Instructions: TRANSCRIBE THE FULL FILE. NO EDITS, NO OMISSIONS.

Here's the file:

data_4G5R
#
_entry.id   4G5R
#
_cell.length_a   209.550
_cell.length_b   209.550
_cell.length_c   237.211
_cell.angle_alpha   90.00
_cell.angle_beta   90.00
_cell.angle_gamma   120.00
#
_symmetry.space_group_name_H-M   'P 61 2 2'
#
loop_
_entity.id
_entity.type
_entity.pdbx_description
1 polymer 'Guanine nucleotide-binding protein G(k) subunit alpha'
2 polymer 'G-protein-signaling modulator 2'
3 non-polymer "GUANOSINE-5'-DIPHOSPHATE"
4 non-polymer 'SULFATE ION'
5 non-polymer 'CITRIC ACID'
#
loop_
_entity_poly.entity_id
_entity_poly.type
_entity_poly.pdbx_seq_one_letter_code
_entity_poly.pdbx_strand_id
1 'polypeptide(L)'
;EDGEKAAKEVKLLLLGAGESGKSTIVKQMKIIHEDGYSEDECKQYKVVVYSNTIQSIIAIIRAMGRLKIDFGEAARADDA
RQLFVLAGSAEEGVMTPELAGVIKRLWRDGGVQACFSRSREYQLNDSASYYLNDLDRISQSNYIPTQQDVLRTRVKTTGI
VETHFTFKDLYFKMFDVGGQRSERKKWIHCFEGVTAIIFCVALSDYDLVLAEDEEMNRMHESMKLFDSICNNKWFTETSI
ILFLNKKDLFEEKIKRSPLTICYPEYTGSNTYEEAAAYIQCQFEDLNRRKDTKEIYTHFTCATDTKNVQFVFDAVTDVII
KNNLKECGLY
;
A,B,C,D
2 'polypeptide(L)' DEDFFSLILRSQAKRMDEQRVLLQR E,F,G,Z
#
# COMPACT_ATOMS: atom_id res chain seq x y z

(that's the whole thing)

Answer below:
data_4G5R
#
_entry.id   4G5R
#
_cell.length_a   209.550
_cell.length_b   209.550
_cell.length_c   237.211
_cell.angle_alpha   90.00
_cell.angle_beta   90.00
_cell.angle_gamma   120.00
#
_symmetry.space_group_name_H-M   'P 61 2 2'
#
loop_
_entity.id
_entity.type
_entity.pdbx_description
1 polymer 'Guanine nucleotide-binding protein G(k) subunit alpha'
2 polymer 'G-protein-signaling modulator 2'
3 non-polymer "GUANOSINE-5'-DIPHOSPHATE"
4 non-polymer 'SULFATE ION'
5 non-polymer 'CITRIC ACID'
#
loop_
_entity_poly.entity_id
_entity_poly.type
_entity_poly.pdbx_seq_one_letter_code
_entity_poly.pdbx_strand_id
1 'polypeptide(L)'
;EDGEKAAKEVKLLLLGAGESGKSTIVKQMKIIHEDGYSEDECKQYKVVVYSNTIQSIIAIIRAMGRLKIDFGEAARADDA
RQLFVLAGSAEEGVMTPELAGVIKRLWRDGGVQACFSRSREYQLNDSASYYLNDLDRISQSNYIPTQQDVLRTRVKTTGI
VETHFTFKDLYFKMFDVGGQRSERKKWIHCFEGVTAIIFCVALSDYDLVLAEDEEMNRMHESMKLFDSICNNKWFTETSI
ILFLNKKDLFEEKIKRSPLTICYPEYTGSNTYEEAAAYIQCQFEDLNRRKDTKEIYTHFTCATDTKNVQFVFDAVTDVII
KNNLKECGLY
;
A,B,C,D
2 'polypeptide(L)' DEDFFSLILRSQAKRMDEQRVLLQR E,F,G,Z
#
# COMPACT_ATOMS: atom_id res chain seq x y z